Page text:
All I Want for Christmas

 

. . . making the most of the time . . . –Ephesians 5:15 RSV

Leftover turkey in the fridge. Blaze orange clothing over backs of chairs. Plastic bins of Christmas decorations in the hall. Has it really been a year since I packed them away? Before I know it, I’ll be packing them up again.

Slow down, time, and let me savor each day as this season unfolds. Let me not get so caught up with lists and just the right gift and programs and housecleaning and baking, that by the time the day comes, I’ll be a bah-humbug.

Do you know what I’ve wanted to do for a long time?

Toss the lists—we have too much already. Closets and drawers overflowing. Food getting moldy in the fridge. Weight and health problems because we have over and above what we need and too many things we really don’t want.

I’d like to give Christmas away. Take all that money I’d spend on gifts that no one really needs and give it to someone who does. I’d like to go Christmas shopping for a family who wouldn’t have a Christmas otherwise. Food, clothes, toys. Pack it in boxes, leave it on their doorstep, ring the doorbell, and then hide and watch the wonder, the surprise, the joy.

But I’m locked in tradition. And I lack the courage to break it.

I can make a start—by telling my family not to get me anything. I’m not being a martyr here. Honest. I have more than enough.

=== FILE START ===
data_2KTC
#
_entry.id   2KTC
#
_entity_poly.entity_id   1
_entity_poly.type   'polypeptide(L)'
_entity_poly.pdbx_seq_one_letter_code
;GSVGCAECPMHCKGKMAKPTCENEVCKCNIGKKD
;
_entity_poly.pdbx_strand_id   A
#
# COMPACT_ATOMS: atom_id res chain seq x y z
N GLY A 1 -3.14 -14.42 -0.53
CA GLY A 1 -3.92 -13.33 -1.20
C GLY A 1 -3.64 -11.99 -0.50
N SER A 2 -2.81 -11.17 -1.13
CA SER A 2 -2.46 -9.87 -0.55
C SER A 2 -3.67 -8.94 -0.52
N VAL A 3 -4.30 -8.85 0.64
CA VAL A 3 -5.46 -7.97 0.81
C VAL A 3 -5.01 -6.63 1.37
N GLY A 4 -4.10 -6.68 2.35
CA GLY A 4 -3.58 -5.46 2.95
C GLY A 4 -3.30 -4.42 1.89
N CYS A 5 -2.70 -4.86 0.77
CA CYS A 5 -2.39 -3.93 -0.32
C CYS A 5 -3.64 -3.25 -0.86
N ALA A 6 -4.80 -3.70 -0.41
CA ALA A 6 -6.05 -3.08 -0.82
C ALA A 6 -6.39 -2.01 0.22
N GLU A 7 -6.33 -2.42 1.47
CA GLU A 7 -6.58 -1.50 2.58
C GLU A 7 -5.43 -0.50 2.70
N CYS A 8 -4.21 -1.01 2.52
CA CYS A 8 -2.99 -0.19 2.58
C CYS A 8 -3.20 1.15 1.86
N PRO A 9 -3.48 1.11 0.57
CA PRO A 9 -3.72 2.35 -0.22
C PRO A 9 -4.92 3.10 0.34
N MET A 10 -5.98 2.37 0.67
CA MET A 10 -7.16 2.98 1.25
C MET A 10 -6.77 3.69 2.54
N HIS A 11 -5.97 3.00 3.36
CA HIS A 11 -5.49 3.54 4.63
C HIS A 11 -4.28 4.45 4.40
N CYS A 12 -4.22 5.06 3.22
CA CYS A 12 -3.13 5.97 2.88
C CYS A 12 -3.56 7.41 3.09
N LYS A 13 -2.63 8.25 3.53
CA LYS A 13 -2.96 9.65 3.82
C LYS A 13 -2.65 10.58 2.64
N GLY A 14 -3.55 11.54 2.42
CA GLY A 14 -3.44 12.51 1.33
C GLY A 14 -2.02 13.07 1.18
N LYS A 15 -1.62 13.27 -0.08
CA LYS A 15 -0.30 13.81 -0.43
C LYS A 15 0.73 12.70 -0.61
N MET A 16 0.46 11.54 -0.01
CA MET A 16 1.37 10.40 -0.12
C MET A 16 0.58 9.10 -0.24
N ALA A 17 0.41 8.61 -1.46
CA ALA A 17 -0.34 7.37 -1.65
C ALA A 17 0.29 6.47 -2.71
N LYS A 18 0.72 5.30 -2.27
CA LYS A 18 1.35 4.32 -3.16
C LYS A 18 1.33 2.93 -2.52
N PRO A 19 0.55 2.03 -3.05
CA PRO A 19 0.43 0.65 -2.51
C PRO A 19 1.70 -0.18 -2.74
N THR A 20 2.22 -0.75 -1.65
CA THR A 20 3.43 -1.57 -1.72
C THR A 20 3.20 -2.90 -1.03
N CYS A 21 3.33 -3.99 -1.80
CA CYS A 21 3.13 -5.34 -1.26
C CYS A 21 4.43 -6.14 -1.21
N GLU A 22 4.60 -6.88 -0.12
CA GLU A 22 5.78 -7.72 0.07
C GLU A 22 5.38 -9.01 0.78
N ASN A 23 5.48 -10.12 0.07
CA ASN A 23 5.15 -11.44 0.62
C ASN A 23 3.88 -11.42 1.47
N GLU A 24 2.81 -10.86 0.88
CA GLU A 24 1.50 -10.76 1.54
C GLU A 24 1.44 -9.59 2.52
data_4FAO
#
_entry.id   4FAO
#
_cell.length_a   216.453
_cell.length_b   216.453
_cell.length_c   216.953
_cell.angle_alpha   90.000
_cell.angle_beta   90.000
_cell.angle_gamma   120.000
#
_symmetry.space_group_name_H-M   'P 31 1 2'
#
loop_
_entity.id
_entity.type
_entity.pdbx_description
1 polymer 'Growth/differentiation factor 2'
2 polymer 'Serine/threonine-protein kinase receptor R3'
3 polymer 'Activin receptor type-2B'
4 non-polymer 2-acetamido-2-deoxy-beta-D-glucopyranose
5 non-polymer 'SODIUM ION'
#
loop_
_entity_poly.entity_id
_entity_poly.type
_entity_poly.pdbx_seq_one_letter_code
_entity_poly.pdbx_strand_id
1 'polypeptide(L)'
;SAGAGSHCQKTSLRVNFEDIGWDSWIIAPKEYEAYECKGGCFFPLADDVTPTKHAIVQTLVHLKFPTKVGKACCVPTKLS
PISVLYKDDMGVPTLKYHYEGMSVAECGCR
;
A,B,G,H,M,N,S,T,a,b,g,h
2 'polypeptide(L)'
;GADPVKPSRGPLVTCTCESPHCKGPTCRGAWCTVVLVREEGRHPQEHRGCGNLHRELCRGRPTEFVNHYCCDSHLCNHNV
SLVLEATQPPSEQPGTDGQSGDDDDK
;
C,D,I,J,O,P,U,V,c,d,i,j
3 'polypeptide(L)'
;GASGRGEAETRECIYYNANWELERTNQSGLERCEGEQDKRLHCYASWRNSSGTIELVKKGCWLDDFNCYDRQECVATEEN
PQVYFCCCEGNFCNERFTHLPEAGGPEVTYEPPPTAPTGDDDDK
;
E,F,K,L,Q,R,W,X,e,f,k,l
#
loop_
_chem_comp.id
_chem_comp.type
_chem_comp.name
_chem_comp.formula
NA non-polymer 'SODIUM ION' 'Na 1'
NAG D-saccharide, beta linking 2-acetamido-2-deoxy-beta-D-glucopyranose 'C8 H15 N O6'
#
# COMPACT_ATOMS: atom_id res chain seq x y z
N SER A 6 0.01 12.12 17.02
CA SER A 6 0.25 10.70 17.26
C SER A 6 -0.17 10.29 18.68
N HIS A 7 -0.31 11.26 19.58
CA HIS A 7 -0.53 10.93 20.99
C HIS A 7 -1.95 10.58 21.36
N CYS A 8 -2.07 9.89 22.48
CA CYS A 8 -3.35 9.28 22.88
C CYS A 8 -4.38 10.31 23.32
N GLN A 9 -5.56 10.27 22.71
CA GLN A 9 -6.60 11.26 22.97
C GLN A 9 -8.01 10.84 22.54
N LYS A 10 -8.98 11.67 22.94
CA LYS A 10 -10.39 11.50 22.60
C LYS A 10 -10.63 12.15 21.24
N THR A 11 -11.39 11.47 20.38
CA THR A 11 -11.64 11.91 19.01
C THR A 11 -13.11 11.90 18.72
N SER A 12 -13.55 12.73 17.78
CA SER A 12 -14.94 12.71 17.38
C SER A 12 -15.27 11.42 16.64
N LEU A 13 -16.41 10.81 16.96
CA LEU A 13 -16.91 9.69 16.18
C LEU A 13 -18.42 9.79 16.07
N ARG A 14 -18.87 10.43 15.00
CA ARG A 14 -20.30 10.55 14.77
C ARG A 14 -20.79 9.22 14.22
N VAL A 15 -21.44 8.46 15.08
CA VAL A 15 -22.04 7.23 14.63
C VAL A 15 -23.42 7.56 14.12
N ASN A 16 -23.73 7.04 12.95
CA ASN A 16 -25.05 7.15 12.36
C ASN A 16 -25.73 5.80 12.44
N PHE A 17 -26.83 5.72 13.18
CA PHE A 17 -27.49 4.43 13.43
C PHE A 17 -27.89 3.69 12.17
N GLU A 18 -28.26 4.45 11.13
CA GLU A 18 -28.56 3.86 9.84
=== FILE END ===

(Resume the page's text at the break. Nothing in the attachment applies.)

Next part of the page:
And ask them, instead, for time. Time to enjoy a leisurely meal together. And it doesn’t have to be one someone spent all day in the kitchen preparing. Macaroni and cheese or bought pizza would be just fine. Time to watch a movie together and eat popcorn. Time to sit around the table and talk or play Monopoly or Sorry or Uno Attack. So what if my youngest son tromps me by fifty points every time we play Scrabble?

I want to call Sam and Deb and invite them to, as they so often joked, “come visit the poor folks.”

I don’t want to look back, at the end of my life, and cry, like poor, rich Solomon did, “Meaningless! Meaningless! Everything was meaningless!” (Ecclesiastes 1:2).

The most meaningful gifts don’t come with a price tag.

Like time. Like sharing. Like love. Like family. After all, when the chips are down, who else do we have? As Robert Frost once wrote, “Home is the place where, when you have to go there, they have to take you in.”*